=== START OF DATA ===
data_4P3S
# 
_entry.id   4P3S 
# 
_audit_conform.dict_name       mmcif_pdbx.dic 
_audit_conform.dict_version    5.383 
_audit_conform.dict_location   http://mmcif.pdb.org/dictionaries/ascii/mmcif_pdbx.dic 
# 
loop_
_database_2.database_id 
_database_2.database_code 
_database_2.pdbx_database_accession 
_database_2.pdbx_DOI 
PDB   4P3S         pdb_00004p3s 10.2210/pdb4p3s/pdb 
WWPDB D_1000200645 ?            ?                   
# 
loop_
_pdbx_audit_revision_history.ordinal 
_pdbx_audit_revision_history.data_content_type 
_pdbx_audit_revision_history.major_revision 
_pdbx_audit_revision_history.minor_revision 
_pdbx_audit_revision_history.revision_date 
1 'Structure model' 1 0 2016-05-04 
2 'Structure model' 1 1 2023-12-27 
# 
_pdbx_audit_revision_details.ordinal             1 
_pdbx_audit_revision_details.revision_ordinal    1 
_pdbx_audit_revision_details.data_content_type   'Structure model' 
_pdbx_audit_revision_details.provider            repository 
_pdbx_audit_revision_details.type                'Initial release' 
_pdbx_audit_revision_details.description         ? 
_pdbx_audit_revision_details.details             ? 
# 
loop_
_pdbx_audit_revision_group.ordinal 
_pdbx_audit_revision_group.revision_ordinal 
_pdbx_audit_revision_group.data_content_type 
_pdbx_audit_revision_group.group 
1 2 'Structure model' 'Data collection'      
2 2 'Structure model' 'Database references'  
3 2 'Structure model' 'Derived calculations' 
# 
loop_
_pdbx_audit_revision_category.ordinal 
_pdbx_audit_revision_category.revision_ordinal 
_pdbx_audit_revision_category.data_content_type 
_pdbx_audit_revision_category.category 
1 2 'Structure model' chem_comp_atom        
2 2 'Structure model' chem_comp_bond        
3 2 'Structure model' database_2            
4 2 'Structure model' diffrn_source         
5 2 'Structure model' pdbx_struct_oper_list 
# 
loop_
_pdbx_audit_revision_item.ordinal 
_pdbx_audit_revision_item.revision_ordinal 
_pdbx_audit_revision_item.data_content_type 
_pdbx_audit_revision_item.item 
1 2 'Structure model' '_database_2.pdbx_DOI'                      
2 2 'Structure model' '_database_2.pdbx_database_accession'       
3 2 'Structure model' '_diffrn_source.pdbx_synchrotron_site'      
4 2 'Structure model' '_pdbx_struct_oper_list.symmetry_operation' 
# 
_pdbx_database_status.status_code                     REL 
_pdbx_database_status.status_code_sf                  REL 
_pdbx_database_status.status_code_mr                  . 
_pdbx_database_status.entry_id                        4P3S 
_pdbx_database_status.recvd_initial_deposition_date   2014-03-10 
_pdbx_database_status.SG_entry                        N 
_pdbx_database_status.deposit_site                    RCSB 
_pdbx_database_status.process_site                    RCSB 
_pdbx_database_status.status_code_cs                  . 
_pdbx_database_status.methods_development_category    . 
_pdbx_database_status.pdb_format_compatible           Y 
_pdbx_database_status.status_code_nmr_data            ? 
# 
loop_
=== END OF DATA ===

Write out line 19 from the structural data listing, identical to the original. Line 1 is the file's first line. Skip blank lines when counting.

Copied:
_pdbx_audit_revision_history.data_content_type 